Director: David R. Ellis
Cast: Bobby Campo, Nick Zano, Krista Allen
Run Time: 1 hour 22 minutes
MPAA Rating: R
As part of a continuing sibling bonding series with my super cool sister, late last night we watched the fourth entry in what is easily the most high concept and low class slasher franchise there is.
This is a film that is so hard up for audience that it has to pretend that it's something else. "The" Final Destination. I've said it before and I'll say it again: your franchise has really gone down the tubes when you stop numbering them.
In this case however, the title (accidentally) conveys additional meaning about the nature of the film. This film is so poorly made and so divorced from the rest of the series that it acts as somewhat of a palate cleanser preparing one for the rigors of Final Destination 5 (the only FD movie to receive a fresh rating on Rotten Tomatoes).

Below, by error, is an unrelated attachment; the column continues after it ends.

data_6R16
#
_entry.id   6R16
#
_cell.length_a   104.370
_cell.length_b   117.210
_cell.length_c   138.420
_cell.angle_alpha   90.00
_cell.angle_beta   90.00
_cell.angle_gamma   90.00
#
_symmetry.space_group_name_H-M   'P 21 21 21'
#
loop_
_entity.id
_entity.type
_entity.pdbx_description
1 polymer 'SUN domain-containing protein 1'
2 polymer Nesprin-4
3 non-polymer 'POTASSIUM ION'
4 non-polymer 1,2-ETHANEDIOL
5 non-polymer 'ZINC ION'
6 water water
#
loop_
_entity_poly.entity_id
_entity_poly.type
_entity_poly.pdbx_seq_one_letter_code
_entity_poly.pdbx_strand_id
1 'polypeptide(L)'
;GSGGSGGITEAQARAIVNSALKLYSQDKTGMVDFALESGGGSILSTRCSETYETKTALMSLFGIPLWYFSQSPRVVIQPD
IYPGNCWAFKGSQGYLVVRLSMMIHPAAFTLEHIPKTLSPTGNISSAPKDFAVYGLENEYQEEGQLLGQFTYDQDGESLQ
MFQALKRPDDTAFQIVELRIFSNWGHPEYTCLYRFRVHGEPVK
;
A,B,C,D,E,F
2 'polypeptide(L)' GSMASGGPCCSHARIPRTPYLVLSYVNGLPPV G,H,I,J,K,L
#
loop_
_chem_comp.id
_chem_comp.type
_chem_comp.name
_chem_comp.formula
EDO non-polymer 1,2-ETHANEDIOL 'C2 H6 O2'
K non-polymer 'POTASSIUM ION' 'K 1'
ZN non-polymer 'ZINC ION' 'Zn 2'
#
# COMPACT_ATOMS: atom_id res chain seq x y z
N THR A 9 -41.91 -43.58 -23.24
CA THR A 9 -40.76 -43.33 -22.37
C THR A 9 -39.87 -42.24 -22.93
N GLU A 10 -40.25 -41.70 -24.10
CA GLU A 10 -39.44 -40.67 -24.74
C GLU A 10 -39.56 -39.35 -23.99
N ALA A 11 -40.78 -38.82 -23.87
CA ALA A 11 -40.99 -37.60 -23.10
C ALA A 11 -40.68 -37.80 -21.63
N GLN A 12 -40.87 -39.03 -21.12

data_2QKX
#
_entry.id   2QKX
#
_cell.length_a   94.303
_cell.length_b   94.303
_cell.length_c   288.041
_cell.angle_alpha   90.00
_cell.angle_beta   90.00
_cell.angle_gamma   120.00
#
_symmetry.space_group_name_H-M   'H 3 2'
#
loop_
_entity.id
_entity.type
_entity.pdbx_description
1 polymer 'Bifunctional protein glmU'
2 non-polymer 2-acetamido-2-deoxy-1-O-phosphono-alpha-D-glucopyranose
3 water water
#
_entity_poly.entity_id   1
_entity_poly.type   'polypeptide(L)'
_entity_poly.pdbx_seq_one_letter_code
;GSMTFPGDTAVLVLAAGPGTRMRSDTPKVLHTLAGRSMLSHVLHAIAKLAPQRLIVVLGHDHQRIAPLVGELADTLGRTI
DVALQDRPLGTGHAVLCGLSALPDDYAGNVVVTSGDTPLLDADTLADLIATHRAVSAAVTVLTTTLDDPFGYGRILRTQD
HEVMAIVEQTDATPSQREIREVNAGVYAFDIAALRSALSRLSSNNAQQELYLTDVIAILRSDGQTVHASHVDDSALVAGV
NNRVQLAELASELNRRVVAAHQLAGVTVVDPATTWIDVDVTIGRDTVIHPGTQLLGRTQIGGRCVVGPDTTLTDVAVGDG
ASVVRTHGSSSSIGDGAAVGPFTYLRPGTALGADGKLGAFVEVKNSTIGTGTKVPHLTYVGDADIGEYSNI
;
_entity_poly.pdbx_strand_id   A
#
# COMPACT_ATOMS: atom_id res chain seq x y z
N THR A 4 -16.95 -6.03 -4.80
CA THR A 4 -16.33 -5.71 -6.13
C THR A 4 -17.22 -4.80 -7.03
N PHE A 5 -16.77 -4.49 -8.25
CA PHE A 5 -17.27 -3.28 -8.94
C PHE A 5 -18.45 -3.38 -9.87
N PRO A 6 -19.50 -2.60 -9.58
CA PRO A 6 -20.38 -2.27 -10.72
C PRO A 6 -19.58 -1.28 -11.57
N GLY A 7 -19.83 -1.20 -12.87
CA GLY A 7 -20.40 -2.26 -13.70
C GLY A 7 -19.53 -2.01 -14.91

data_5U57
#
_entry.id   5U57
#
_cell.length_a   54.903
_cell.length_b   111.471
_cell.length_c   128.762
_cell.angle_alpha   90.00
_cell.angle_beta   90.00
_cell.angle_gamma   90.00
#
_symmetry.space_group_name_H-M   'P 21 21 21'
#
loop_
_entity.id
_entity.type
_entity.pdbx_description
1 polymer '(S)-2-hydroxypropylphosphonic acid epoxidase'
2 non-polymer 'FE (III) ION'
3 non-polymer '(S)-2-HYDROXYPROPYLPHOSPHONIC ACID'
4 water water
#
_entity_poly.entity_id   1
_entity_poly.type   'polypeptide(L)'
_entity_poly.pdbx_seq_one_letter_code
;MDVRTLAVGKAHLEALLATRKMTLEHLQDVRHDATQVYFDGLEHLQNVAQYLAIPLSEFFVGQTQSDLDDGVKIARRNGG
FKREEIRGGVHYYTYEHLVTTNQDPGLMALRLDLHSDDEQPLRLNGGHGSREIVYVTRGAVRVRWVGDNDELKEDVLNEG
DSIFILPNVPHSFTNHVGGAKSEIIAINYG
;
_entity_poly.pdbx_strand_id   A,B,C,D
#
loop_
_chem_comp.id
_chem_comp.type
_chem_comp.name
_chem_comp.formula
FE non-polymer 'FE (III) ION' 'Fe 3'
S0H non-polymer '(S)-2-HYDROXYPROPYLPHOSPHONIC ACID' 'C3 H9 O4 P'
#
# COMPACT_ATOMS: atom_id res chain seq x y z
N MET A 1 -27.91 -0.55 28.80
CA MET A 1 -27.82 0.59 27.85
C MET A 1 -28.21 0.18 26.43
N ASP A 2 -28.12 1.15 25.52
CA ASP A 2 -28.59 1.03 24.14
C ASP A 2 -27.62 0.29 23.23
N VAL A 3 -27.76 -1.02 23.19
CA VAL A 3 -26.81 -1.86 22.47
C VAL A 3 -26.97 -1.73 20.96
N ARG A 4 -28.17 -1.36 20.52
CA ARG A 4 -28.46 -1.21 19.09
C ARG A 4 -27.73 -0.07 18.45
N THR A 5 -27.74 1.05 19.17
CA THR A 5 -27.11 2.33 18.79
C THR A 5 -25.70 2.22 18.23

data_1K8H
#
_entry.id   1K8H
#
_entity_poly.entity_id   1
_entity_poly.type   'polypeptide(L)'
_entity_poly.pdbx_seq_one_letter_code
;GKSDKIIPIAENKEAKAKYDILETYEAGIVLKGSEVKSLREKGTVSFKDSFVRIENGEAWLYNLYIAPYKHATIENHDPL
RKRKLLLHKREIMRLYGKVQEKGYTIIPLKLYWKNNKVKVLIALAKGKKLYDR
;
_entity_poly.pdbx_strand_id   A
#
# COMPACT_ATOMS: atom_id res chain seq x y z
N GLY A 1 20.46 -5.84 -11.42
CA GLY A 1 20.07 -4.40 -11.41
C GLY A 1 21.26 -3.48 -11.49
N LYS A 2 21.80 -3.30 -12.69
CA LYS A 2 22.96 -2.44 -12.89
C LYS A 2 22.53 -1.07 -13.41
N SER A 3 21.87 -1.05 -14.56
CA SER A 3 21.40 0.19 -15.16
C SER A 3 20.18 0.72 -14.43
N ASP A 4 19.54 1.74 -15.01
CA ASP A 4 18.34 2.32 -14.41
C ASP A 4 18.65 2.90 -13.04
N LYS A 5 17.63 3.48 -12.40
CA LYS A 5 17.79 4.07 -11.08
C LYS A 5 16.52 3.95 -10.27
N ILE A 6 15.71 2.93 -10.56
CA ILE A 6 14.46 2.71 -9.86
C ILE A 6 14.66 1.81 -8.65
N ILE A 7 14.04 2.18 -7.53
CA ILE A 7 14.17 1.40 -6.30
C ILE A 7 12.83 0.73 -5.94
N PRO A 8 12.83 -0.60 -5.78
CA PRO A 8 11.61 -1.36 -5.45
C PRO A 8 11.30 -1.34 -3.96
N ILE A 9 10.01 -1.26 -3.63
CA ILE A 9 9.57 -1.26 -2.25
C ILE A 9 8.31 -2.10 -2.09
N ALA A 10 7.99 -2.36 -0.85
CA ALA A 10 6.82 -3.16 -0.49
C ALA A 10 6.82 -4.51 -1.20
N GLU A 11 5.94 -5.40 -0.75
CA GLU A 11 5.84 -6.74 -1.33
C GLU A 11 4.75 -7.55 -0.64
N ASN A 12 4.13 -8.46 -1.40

Director David R. Ellis returns to helm his second entry in the series (after Final Destination 2, which was actually quite good), and whatever creative spark he once had has obviously long been stamped out. The director's workmanlike attitude behind the camera betrays his years of experience as a stuntman.
The rest of the movie doesn't feel much better. The dialogue sounds more like a spec script that the writers pumped full of cliches to frame the story thinking "we'll fill that in with actual human-sounding dialogue later" and then eventually having it slip their minds. The gore wouldn't feel out of place in a SyFy original movie, and the actors' characterizations are as inert as their inevitably lifeless corpses.
I doubt that I can find room in my heart to call this a "redeeming quality," but there's one part where the filmmakers didn't skimp. The Final Destination gets a lot of mileage out of being unashamedly devoted to showing naked flesh. Especially common is shirtless men, which is rather unusual for a slasher movie (which these films like to pretend they aren't but it's an inescapable part of their DNA).